An adult ticket on the Blue and Gold Fleet is $13 and on the Golden Gate Ferry it’s $14, one way.
Start Your Ride Across the Golden Gate Bridge Early
Start your bike ride early in the day. I recommend that you’re pedaling by 9:00 am.
It took me about an hour to get from the Sports Basement to the Ferry terminal in Sausalito. This includes a few stops for photo ops and getting lost once.
I’d add on at least 30 minutes if you’re starting from Fisherman’s Wharf.
You may be thinking, why go early if it only takes an hour.
Here’s why: downtown Sausalito gets busy, especially on the weekends. It’s a small downtown and around noon, it starts to get crazy busy. The number of cars looking for parking increases as does the number of pedestrians randomly crossing the street.
Getting to Sausalito early also means you can eat at one of the many waterfront restaurants without having to wait. This is a major perk after the ride from San Francisco.
Don’t Rush the Ride
That being said, don’t rush the ride. Make sure that this is the only activity you plan for the day. This will allow you to enjoy the ride, pulling over at any of the awesome viewpoints you find along the way.
Then you can take your time in downtown Sausalito. Enjoy a slow-paced brunch, a coffee, perhaps an ice cream, and a stroll through town.
If you need to get off and walk your bike up the hills – do it! Just stay to the right so others can pass you.
The Bike Route to Sausalito from San Francisco
Google Maps provides a very accurate bike route from San Francisco to Sausalito (and back). You should have service the entire way so if you ever get confused or turned around, just safely pull to the side and check your phone.
The route is also very clearly marked along the road. On the street you’ll see painted bicycle men and you’ll also see signs for Sausalito pointing the correct direction.
As you head into downtown Sausalito, there are also clear signs for the ferry.
That being said here are some things to note on the route:
- When you get to the Marin side of the bridge on the West sidewalk there are two options to get to Sausalito.
- To the left you’ll see a steep, windy road leading under the bridge. This brings you through Fort Baker offering awesome views of the Golden Gate Bridge
- Straight ahead you’ll see a steep incline onto Alexander Ave which will take you directly into Sausalito.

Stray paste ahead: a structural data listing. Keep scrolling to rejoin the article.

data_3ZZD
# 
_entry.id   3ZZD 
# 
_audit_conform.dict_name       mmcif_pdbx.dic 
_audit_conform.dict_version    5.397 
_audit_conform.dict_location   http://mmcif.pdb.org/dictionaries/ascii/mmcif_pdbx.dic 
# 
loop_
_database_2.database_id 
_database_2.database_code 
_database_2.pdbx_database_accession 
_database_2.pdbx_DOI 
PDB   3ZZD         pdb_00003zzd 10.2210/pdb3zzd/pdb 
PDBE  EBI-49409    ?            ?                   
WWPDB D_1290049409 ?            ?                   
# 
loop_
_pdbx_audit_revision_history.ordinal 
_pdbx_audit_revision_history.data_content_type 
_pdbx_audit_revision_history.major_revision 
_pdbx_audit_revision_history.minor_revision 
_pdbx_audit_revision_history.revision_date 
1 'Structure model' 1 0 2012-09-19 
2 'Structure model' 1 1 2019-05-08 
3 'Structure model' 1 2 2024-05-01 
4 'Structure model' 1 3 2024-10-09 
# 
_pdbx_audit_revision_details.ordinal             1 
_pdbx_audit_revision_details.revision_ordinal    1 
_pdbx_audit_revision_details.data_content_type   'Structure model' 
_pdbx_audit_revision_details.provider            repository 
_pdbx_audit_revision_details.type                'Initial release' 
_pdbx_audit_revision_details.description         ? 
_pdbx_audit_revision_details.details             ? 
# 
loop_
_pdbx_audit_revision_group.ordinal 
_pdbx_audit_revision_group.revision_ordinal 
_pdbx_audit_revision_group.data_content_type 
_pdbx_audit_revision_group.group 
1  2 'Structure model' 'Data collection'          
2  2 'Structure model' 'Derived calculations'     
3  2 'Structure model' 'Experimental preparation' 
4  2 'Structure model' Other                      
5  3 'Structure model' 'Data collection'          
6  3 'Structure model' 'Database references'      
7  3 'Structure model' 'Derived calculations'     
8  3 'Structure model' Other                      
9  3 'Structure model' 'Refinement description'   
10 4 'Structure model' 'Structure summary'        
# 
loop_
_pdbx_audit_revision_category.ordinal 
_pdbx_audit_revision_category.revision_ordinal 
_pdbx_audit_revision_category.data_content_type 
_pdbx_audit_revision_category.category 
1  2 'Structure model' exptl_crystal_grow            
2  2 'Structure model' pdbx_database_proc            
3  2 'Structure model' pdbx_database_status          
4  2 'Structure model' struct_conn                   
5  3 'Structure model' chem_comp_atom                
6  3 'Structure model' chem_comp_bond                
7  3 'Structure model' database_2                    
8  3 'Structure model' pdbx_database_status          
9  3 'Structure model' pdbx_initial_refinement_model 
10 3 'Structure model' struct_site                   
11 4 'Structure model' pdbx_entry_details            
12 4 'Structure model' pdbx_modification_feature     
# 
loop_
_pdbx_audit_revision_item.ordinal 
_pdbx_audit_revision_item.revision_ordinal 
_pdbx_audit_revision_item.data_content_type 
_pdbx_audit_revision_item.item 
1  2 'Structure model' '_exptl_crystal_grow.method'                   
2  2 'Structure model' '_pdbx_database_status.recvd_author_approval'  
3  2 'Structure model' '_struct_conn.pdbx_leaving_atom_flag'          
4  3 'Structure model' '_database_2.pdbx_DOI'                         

Either way will get you to Sausalito, the second option will get you there slightly faster.
- If you’re riding back to San Francisco from Sausalito, do not turn off of Alexander Ave. Stay on it, avoiding going back down to Fort Baker. This is a much quicker route back to the Golden Gate Bridge. I walked much of it, and still made it back to the bridge in about 15 minutes!
Where to Eat in Sausalito
You might be wondering where you should eat once you make it to Sausalito.
Before I went, just about every article recommended Fred’s Place for breakfast. Fred’s Place is about a 20-minute walk from the ferry terminal. Is it worth it? In my opinion, no. To be fair, I ordered the eggs benedict which was not reviewed on Yelp. On Yelp, everyone raved about the bacon and the lemon ricotta pancakes. But I was craving eggs benedict so that’s what I went with.
Was it good? Sure. Was it worth the walk? No, probably not. The mimosa was mostly champagne which was fine by me. The service was fast and friendly. So I’m not saying don’t go but maybe get what the Yelp reviews recommend.
Alternatively, you could try the following places to eat in Sausalito
- Lighthouse Coffee Shop: has that greasy spoon vibe, but smelled delicious as I walked past
- Equator Coffee & Teas: I stopped here for a matcha latte after breakfast and it was damn good! They also offer coffee, of course, smoothies, and a solid food menu. Just be prepared for a bit of wait, their service isn’t very fast. This should be fine though, cause remember, we aren’t rushing this adventure!
- Bar Bocce: this waterfront spot had a line out of the door around noon when I passed by. It has awesome reviews for its pizza. I recommend checking it out and it’s on my list for my next Sausalito trip!
- Lappert’s: When an ice cream shop has two locations within 1 mile of each other it’s gotta be good right? Grab a scoop or two of ice cream from Lappert’s. It’s so good! The second location is combined with a spot for fish and chips which looked delicious as well!
There you have it! Everything you need to know about riding a bike across the Golden Gate Bridge to Sausalito. I sincerely hope that you have a fun and safe bike ride! Remember to take your time, embrace the weather changes, enjoy the views, and create an awesome memory of your visit to San Francisco.